bu-353 is known to work with gpsd.
1) Try the -b flag (for example,
gpsd -b /dev/ttyUSB0)
2) Open a separate terminal window and run
gpsmon (included in the 'gpsd-clients' package) to check gpsd output. Restart gpsmon each time you restart gpsd.
Could tango be starting too soon? The dongle requires a few seconds to sort out the signals, identify satellites, and calculate a fix, udev requires a few seconds to start gpsd, which in turn requires a few seconds to probe the dongle (which may not be ready yet) and begin broadcasting useful information when the data stream finally begins.
gpsmon can help diagnose that problem, too.
3) If there's no gpsd output, then do a more detailed check. Do the following steps in order to test the dongle, the kernel module, the mount, the device node, and gpsd:
- Unplug the USB dongle and kill gpsd (
sudo pkill gpsd). Wait 10 seconds for /dev/ttyUSB0 to be freed.
- Plug the USB dongle back in and wait 10 seconds.
dmesg | tail -n 5 to verify the dongle was really mounted to /dev/ttyUSB0. If it doesn't mount, then you're missing a kernel module (from your description, that's unlikely). Sometimes it gets mounted to /dev/ttyUSB1 if 0 isn't free!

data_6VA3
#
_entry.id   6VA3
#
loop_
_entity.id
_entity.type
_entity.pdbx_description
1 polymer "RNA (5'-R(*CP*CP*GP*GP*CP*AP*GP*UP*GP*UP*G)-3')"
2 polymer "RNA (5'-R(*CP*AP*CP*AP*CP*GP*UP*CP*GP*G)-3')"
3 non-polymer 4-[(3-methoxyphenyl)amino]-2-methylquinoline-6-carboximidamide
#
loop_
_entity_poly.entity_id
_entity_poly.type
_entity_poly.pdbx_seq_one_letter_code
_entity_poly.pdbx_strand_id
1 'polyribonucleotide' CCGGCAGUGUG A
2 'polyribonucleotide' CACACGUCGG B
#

- See if udev recognized the dongle and started gpsd (
ps -e | grep gpsd). If not, then you have a udev rules issue, and you must start gpsd manually with
Once gpsd is running, check for dongle output (dongle output = gpsd input). Try
cat /dev/ttyUSB0 (stop it with CTRL+c). If that fails, then try resetting the baud rate to 4800:
stty 4800 > /dev/ttyUSB0
gpsd -b /dev/ttyUSB0
cat /dev/ttyUSB0 # CTRL+c to stop
- If you have have good dongle output (=gpsd input), open a second terminal window and try either
cgps to test gpsd output.
- Finally, now that you have good dongle output and good gpsd output, try tangoGPS.